Women’s 50-meter freestyle: Cheyenne Coffman, 24, of Fresno State knocked off a stacked field to win by 3/10ths of a second in a best time 25.16. Olympian Natalie Coughlin, 31, quickest off the blocks (.69) was leading until Coffman surged in the final five meters. Amanda Weir was second in 25.45 and Coughlin was third in 25.54. “I just stayed with it like practice,” Coffman said. “I put my head down and went for it against a pool full of studs. I just thought I could do this. I saw myself with the girls, I didn’t think I was ahead.”

Men’s 50-meter freestyle: Nathan Adrian, 25, of California Aquatics, looked strong from the start to win by nearly a half-body length in 21.73, the fifth fastest time in the world. “That was a great time, I am certainly happy with that,” Adrian said. “I didn’t have the best start in the world but I’ll take it.”

Women’s 800-meter freestyle relay: SwimMac won the three-team race in 8:48.88 with Katie Meili, 23, Stephanie Nelson, 15, Catherine Maxey, 16, and Becca Postoll, 17.

Men’s 800-meter freestyle relay: Phoenix Swimming, the only relay in the event, won in 8:13.62 with Brian Poon, 16, Joe Turk, 16, James Allen, 17, and Yunseo Jung, 16.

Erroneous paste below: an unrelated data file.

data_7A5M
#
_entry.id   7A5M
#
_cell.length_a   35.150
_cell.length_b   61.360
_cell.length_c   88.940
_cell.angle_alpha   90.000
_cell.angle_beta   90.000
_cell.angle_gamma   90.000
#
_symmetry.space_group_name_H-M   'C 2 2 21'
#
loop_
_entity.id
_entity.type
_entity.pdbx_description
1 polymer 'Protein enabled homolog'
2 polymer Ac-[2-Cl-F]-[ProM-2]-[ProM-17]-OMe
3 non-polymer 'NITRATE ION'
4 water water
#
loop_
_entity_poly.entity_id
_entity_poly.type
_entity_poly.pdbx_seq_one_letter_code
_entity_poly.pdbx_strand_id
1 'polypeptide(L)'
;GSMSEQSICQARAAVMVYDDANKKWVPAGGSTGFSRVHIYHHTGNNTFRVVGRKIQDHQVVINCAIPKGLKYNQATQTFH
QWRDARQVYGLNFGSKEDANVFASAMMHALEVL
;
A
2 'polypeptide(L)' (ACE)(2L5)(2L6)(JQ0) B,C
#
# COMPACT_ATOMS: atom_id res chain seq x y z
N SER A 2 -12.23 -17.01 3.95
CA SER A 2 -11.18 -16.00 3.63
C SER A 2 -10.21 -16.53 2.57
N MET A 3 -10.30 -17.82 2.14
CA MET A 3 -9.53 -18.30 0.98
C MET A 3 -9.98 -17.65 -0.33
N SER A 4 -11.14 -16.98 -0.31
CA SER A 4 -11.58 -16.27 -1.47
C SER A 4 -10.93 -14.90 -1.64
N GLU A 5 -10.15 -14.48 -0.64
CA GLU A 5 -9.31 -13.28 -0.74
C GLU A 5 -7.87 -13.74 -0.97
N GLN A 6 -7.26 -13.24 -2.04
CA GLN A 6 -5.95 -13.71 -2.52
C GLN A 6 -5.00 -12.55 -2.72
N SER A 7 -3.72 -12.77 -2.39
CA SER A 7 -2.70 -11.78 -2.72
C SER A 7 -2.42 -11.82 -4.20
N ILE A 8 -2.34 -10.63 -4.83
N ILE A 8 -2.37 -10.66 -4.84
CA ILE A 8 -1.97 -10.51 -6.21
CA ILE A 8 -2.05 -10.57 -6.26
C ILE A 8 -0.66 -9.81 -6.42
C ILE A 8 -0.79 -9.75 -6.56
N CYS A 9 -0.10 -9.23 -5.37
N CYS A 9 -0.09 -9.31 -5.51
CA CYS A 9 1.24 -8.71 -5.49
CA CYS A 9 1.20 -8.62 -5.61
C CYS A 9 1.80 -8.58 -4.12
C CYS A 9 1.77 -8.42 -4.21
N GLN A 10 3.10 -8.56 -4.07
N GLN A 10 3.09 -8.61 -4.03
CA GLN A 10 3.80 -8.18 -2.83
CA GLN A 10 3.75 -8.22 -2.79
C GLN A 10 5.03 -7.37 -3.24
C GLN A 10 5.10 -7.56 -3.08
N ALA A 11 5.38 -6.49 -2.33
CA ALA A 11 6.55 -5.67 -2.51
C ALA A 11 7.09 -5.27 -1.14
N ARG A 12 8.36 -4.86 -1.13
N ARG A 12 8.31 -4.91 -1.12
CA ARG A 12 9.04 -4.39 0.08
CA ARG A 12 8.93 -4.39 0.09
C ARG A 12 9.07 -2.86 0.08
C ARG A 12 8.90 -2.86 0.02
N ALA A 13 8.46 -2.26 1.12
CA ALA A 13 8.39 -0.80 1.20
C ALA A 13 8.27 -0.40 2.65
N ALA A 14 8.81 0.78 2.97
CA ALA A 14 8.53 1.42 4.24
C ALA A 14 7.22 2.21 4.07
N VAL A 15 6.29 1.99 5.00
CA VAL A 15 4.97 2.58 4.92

The fourth stop of the Arena Grand Prix Series has a star-studded field of more than 500 swimmers with 27 Olympic medalists from seven countries who have combined to win 97 medals. Nearly 50 members of the U.S. national team are also in the field.

The Grand Prix Series offers $150,000 in total prize money, $25,000 per stop during its six-meet schedule. The top three finishers in each event earn $500 for first, $300 for second and $100 for third along with grand prix points. The top male and female point earners will win a one-year lease on a BMW.

The meet will be live-streamed at usaswimming.org at noon EST with the prelims and 8 p.m. EST with the finals. Universal Sports Network will air live coverage of the meet on Saturday at 8 p.m.

The meet concludes on Saturday. Events are women’s and men’s 200-meter butterfly, 100-meter breaststroke, 100-meter backstroke, 200-meter individual medley, women’s 800-meter freestyle, men’s 1500-meter freestyle and 400-meter medley relays.

Sharon Robb can be reached at sha11cats@aol.com

http://www.swim4soflo.com